Maybe we don’t realize it, but ethnobotany is an important part of our lives, because it’s the science that studies the complex relations between humans and plants.
These ancient relations were established long before the birth of science. Ethnobotany has existed since prehistoric times, from the beginnings of our relationship with the vegetable world, in terms of species and ecosystems. For gastronomy the theme is extremely relevant because the majority of tastes that exist in our cuisine come from vegetable ingredients and specific components they have which give us flavor and aroma: so-called secondary metabolites.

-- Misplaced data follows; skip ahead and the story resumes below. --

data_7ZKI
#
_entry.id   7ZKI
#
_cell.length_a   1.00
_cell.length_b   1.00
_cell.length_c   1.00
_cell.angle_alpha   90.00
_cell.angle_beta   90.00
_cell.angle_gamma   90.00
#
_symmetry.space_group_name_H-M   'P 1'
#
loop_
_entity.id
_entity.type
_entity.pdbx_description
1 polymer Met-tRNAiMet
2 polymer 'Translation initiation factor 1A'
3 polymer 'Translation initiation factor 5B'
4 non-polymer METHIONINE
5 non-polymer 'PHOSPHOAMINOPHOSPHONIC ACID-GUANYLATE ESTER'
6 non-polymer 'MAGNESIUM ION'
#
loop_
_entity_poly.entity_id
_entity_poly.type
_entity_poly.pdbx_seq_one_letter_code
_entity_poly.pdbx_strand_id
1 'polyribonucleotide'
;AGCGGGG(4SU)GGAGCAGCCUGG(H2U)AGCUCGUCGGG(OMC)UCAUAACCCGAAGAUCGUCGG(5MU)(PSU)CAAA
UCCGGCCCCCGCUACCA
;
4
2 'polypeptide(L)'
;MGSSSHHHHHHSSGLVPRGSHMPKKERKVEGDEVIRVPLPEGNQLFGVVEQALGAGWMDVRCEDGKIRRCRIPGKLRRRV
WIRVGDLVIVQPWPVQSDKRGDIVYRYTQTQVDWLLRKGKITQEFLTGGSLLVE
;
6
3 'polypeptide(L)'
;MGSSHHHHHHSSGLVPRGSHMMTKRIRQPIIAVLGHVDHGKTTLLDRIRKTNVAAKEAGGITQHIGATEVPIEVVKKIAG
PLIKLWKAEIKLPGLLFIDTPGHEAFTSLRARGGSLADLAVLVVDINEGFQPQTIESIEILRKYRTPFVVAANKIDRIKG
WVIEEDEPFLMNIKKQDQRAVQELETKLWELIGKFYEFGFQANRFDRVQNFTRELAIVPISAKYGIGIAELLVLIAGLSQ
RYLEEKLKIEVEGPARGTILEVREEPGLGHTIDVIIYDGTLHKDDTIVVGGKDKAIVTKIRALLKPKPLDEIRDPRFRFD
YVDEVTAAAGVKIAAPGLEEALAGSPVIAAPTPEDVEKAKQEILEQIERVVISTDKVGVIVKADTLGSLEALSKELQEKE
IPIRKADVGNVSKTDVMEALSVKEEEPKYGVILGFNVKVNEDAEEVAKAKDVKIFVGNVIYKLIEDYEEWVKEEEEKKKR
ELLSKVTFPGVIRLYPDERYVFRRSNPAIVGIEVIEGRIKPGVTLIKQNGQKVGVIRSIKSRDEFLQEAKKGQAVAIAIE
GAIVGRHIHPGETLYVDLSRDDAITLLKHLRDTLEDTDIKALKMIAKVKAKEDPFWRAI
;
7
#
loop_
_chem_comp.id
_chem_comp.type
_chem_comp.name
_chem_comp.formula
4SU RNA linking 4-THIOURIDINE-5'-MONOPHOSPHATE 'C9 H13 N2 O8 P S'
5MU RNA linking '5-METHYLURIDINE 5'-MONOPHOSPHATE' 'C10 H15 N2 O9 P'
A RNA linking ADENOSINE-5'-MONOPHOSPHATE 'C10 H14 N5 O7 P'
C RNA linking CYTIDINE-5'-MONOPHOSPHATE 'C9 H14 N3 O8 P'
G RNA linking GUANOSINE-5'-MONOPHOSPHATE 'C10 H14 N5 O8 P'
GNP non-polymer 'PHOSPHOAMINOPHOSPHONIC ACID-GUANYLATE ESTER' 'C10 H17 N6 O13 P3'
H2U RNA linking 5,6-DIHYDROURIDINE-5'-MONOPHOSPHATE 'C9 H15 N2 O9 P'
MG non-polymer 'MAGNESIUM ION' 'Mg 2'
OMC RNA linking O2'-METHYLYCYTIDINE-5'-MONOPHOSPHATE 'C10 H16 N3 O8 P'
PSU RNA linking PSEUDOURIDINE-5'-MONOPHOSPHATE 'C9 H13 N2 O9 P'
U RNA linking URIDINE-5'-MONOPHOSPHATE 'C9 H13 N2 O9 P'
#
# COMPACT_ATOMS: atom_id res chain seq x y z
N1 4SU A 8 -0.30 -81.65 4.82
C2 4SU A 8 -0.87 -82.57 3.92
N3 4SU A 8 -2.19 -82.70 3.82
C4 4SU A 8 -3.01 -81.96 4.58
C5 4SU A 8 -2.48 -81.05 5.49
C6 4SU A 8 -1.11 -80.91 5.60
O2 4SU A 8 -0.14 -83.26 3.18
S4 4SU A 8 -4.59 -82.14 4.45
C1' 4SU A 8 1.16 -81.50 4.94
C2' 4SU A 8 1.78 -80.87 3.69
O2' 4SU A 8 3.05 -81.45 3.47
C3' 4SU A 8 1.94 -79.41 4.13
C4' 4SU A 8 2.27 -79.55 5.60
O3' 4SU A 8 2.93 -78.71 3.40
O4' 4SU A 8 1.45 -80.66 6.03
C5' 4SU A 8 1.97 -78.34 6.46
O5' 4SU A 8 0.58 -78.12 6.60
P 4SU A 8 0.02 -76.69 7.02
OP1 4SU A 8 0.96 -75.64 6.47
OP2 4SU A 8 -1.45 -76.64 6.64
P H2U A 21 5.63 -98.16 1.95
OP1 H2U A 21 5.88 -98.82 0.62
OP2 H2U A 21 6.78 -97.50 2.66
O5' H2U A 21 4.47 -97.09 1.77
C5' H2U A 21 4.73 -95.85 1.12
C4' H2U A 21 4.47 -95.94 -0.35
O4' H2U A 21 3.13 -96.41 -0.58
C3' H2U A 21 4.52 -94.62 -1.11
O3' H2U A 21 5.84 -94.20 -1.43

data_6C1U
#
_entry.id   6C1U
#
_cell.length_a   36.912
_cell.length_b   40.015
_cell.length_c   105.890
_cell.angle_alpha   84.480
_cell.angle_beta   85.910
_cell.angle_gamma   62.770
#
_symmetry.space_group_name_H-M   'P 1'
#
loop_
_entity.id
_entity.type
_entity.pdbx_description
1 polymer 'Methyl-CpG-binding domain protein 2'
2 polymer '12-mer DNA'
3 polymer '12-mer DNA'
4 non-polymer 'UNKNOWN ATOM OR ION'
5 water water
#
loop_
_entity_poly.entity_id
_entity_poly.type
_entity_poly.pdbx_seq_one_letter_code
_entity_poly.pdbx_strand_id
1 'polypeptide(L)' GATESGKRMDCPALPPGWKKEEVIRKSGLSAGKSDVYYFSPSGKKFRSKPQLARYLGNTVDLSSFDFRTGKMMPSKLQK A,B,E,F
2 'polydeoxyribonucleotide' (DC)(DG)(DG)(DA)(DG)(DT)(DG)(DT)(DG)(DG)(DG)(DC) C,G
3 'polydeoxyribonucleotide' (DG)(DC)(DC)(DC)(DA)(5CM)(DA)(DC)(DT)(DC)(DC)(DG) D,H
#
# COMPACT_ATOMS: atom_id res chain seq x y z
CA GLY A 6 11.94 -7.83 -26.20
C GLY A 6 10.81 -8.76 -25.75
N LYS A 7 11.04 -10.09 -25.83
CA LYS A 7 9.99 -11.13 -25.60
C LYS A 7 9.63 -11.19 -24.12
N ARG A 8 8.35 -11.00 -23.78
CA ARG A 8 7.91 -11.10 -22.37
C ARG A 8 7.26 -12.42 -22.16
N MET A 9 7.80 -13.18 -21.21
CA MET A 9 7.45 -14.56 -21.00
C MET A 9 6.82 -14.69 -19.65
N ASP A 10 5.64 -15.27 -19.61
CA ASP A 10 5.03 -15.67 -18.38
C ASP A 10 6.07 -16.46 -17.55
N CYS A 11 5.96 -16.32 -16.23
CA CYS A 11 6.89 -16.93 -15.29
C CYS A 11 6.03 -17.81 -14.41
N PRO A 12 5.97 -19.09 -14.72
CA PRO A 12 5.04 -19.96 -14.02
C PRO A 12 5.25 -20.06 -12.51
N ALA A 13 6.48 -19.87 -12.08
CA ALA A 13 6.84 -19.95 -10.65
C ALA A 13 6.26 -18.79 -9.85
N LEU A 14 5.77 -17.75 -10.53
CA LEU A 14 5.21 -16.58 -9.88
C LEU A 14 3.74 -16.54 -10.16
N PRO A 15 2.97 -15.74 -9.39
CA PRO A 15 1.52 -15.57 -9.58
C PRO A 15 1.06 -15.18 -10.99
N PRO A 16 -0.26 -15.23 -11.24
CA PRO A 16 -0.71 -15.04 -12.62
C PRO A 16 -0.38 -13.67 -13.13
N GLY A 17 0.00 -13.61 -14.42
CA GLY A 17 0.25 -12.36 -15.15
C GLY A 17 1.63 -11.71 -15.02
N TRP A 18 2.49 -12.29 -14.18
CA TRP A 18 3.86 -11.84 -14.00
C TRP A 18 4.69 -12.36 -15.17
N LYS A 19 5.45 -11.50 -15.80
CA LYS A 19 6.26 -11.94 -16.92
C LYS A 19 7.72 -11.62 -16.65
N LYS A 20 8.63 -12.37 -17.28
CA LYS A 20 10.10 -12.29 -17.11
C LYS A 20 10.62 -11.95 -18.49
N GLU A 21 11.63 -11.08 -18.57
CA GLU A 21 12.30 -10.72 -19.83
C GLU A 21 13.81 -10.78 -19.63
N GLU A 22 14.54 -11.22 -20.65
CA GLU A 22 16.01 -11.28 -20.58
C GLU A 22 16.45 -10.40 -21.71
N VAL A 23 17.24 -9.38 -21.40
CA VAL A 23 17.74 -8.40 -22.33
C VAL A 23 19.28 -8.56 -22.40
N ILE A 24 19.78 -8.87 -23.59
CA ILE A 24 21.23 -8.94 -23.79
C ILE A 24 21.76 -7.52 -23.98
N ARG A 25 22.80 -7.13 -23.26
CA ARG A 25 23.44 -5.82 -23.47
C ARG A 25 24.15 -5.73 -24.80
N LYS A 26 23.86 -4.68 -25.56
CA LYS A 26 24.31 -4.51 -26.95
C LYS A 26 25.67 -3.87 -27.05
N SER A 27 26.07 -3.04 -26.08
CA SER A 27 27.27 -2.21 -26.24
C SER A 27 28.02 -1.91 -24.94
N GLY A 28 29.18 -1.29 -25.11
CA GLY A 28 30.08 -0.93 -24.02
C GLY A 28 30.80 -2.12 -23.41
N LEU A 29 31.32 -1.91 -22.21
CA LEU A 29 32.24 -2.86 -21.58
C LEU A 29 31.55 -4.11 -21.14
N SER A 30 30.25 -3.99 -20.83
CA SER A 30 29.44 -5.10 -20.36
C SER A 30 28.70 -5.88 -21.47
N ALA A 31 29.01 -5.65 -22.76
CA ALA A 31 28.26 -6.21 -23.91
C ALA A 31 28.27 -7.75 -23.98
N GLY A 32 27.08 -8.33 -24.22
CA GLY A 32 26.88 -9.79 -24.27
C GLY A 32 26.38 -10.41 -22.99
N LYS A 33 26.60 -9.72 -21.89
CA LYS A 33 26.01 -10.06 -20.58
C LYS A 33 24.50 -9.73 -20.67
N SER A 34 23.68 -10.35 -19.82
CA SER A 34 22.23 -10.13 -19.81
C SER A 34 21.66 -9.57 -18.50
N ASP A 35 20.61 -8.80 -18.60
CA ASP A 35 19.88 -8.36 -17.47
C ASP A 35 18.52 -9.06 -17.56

And there’s more. Ethnobotany regards traditional knowledge, local communities and all the great complexity that exists around this knowledge. This goes beyond merely identifying and understanding of plants, their classification, use, processing… to how we enjoy them. Ethnobotany is a science, but it’s also knowledge present in our everyday lives. It has a deep bond with gastronomy. That’s why we should care.
To explain ethnobotany we present the Dean of the University of Gastronomic Sciences and Professor of Plant Biology, Andrea Pieroni. The main areas of study of Professor Pieroni are minorities, diasporas and cultural and geographic boundaries in the Mediterranean, the Balkans, Eastern Europe and the Middle East.
Food Talks are new and freely accessible format of Terra Madre Salone del Gusto: ten minutes for our guests to explore their thoughts on the world we live in, and the future we want for it. The full episode with Andrea Pieroni will be released on December 9.
Event languages: IT, EN